On examination the left eye showed narrowing of the palpebral fissure, slight oedema of lids, moderate circumcorneal congestion and hazy cornea. Aqueous was slightly turbid, pupil small and sluggishly reacting to light. On the iris there was a white circular patch two m.m. in diameter and slightly elevated from the surface at the one o' clock position, midway between the pupillary margin and the root of the Iris. Two slender white thread like projections were seen arising from this patch, and were jutting into the anterior chamber and showed active wriggling movement.

His vision was 6/ 12 in the left eye and 6/6 in the right eye. Fundus view was hazy due to haziness of the cornea in the left eye. Oblique illumination showed fine K.P.'s on the back of the cornea. Intra ocular pressure was 22 m.m. Hg. LE and 17.3 m.m. Hg. RE with 5.5 g. weight. Right eye was normal.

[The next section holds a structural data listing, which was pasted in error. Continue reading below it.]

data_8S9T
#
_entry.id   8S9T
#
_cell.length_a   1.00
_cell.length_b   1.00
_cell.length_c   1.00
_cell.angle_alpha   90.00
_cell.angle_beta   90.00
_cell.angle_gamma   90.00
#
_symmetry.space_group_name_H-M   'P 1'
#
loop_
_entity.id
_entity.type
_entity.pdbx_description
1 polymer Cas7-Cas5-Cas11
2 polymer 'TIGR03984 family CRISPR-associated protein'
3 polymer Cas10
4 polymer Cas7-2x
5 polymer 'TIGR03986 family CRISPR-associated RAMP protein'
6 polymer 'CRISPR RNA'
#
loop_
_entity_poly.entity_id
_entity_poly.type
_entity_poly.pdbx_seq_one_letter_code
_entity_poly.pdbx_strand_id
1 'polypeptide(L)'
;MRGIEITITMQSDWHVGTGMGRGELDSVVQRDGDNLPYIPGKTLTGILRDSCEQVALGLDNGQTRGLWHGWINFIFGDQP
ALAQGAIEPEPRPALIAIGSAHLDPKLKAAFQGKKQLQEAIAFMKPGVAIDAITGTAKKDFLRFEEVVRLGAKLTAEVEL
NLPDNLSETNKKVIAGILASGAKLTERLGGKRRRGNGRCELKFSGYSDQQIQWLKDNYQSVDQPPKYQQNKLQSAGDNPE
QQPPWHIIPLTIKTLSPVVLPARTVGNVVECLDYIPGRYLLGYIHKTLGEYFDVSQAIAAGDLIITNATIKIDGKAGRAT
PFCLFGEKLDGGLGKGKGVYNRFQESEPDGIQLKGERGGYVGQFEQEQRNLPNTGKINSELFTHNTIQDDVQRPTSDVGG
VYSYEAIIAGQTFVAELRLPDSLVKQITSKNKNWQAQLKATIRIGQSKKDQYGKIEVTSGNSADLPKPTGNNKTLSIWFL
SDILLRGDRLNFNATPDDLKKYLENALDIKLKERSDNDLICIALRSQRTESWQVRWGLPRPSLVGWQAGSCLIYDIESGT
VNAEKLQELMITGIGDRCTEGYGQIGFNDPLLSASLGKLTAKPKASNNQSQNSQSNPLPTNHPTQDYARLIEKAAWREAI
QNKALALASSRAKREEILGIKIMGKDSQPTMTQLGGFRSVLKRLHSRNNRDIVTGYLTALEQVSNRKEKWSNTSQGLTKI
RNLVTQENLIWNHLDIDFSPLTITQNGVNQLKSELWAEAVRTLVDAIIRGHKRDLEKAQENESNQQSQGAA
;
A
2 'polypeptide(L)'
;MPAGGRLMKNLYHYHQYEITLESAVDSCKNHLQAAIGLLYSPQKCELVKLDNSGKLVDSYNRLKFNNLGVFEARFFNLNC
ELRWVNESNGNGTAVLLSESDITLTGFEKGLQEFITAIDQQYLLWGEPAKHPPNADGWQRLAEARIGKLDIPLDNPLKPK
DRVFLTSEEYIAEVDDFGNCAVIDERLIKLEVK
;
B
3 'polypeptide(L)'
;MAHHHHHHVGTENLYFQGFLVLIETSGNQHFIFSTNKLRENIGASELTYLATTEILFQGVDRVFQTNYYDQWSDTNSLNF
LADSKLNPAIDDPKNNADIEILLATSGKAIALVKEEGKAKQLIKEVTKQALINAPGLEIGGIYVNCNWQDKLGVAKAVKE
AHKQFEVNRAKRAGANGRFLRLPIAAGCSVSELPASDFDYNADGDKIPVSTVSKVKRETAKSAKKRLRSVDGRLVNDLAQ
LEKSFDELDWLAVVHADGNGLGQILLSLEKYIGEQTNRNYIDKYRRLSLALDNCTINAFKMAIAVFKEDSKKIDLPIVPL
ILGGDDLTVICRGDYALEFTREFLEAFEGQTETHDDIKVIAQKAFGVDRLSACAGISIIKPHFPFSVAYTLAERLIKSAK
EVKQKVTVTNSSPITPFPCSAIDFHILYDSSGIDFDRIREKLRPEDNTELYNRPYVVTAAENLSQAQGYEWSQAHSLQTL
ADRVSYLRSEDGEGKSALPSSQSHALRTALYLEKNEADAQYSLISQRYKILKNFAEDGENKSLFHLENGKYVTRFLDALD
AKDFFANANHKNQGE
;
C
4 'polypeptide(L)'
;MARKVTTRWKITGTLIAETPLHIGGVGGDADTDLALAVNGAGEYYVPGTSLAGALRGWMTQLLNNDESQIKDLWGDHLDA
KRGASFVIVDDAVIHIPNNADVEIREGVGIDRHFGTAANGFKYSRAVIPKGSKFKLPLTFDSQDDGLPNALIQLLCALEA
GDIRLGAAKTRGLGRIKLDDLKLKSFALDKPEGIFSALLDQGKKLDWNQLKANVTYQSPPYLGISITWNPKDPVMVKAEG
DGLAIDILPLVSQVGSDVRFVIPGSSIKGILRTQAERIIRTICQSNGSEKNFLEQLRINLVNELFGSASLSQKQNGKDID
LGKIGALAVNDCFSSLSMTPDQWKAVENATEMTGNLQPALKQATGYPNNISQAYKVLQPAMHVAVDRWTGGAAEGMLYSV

On general examination the patient was moderately built and healthy. Routine urine, stool and blood examinations showed nothing abnormal. Night blood was negative for microfilaria.

A provisional diagnosis of Iridocyclitis with a live intra ocular parasite was made. A complete iridectomy was done and the worm was extracted along with some Iris tissue. The worm was alive and showed wriggling move­ment. Post operative period was uneventful. Iridocyclitis subsided, cornea and aqueous became clear and K. P.'s disappeared. The patient has been reporting for checkup once in a month.

The extracted worm was white, 6.5 m.m. long and 80 microns broad at the middle por­tions. The anterior end showed a distinct oral region, cuticles were smooth and posterior end tapers [Figure - 1][Figure - 2]. The morphological charac­ters showed that it was the immature stage of W. bancrofti.


  Discussion Top